Skip to main content

The Globe and Mail

Amid propane supply crisis, Ottawa calls for study of price jumps

Natural Resources Minister Joe Oliver speaks in Toronto on March 22, 2013.


The federal government has ordered the Competition Bureau and National Energy Board to investigate the sharp run-up in propane prices that has hammered many rural residents and industries that depend on the fuel.

Natural Resources Minister Joe Oliver said Thursday that he is concerned about homeowners who faced soaring prices for propane. But he added that it is up to the provinces to regulate prices if they are concerned that the market is not functioning properly.

"They can't complain about pricing and not regulate pricing," he told reporters. "They can't have it both ways."

Story continues below advertisement

In a letter to Mr. Oliver released on Monday, Ontario Energy Minister Chiarelli urged his federal counterpart to act on the price crunch and to work with provinces for a "pan-Canadian response."

In his letter, Mr. Chiarelli noted that propane prices at the Sarnia hub rose by 109 per cent from early October to last Friday, when they hit a record 71.5 cents per litre. A falling dollar would be another factor in higher prices to Canadian consumers because, like most energy products, propane is priced in U.S. dollars.

The Canadian Propane Association said there is plenty of propane supply in North America, but cold weather has caused a spike in demand and there have been some logistical problem that have caused local shortages.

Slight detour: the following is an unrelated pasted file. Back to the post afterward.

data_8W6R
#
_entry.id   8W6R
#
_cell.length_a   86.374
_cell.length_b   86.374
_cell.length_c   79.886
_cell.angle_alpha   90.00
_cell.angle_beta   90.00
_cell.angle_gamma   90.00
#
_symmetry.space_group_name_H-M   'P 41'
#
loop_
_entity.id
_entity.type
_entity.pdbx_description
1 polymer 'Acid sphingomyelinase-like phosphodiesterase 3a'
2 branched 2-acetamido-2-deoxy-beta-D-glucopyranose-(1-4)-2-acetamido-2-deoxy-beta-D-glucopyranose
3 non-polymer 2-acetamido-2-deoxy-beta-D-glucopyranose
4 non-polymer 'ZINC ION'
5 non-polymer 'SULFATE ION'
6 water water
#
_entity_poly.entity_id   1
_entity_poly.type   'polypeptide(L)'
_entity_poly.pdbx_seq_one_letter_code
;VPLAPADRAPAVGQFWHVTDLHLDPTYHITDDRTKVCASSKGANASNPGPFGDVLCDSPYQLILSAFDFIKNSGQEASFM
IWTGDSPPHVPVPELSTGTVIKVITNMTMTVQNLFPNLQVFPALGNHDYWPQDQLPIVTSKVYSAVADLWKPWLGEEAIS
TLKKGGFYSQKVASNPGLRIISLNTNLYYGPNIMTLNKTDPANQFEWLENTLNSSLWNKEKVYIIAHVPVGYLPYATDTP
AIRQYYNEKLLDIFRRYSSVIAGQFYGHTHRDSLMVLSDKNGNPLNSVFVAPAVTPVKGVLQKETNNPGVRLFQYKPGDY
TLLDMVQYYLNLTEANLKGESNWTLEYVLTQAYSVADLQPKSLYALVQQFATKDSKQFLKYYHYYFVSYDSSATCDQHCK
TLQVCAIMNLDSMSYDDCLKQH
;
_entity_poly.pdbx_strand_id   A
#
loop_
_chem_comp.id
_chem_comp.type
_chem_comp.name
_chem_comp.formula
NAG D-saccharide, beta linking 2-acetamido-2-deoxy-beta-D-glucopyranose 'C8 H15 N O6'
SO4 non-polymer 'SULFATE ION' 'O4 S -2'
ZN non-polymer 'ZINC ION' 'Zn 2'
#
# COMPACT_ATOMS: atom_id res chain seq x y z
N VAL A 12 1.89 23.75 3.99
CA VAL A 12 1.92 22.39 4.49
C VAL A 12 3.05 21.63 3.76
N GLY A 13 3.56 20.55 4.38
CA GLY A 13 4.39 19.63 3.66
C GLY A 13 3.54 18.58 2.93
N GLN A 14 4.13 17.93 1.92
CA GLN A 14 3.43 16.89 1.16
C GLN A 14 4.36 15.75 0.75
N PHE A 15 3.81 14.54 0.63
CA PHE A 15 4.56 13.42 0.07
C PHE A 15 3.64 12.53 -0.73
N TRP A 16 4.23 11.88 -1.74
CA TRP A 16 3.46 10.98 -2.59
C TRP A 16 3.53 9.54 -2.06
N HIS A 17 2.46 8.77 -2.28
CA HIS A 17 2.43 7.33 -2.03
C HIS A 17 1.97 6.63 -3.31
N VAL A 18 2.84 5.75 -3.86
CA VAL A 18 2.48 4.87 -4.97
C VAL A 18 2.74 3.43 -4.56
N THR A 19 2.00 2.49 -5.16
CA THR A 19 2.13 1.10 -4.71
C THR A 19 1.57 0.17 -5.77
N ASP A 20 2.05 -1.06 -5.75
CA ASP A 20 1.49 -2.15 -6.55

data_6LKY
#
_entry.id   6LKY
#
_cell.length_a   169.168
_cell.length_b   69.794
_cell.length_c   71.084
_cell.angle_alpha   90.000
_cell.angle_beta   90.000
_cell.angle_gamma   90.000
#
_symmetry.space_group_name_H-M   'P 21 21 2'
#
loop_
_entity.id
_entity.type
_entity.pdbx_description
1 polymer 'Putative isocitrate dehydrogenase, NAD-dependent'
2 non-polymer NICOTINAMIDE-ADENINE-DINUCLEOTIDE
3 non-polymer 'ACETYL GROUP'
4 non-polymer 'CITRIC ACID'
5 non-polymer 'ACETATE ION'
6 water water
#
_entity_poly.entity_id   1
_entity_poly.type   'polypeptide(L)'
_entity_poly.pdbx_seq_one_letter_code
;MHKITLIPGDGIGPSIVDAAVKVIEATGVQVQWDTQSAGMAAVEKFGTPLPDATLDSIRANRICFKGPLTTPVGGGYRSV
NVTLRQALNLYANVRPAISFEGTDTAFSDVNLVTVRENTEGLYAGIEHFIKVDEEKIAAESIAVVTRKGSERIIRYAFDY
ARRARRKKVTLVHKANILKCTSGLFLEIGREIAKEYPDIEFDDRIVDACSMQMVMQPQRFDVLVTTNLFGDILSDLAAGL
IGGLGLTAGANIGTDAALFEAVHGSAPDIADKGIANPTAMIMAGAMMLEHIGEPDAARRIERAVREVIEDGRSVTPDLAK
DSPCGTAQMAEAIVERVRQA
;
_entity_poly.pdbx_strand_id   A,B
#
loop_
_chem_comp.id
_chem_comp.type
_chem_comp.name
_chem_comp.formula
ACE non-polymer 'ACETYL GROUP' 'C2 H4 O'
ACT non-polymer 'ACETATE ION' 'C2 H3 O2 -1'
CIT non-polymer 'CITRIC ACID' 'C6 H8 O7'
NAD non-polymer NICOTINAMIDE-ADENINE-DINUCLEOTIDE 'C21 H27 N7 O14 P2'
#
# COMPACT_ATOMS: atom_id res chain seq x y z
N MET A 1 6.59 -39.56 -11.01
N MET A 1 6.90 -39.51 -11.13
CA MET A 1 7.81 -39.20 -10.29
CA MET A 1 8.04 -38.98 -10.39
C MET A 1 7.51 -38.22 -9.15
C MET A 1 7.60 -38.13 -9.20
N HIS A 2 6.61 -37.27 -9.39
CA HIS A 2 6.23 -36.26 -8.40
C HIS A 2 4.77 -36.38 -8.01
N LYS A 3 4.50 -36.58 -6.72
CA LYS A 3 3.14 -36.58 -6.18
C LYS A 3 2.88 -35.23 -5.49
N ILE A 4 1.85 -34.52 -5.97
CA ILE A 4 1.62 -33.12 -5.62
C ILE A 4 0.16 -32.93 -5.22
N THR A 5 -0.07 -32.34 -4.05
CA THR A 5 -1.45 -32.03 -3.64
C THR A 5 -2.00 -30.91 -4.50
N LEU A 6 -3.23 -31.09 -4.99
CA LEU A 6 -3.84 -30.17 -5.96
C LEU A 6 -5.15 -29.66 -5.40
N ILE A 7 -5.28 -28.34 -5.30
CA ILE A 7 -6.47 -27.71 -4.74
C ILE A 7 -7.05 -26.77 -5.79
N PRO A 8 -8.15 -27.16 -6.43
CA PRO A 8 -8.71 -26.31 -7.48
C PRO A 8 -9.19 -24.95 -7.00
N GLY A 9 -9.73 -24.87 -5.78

However, exports from the United States to countries other than Canada have also soared.

Propane exports from the United States hit 410,000 barrels per day in November, a four-decade high and double the level of November, 2012.

Mr. Chiarelli's spokesman Matt Whittington said the province looks forward to work with the federal government on its review.

"We are thankful that Mr. Oliver has responded and pleased to see that the federal government is taking Ontario's advice and acting to protect propane consumers," Mr. Whittington said.

Story continues below advertisement

Report an error Licensing Options
About the Author
Global Energy Reporter

Shawn McCarthy is an Ottawa-based, national business correspondent for The Globe and Mail, covering a global energy beat. He writes on various aspects of the international energy industry, from oil and gas production and refining, to the development of new technologies, to the business implications of climate-change regulations. More


The Globe invites you to share your views. Please stay on topic and be respectful to everyone. For more information on our commenting policies and how our community-based moderation works, please read our Community Guidelines and our Terms and Conditions.

We’ve made some technical updates to our commenting software. If you are experiencing any issues posting comments, simply log out and log back in.

Discussion loading… ✨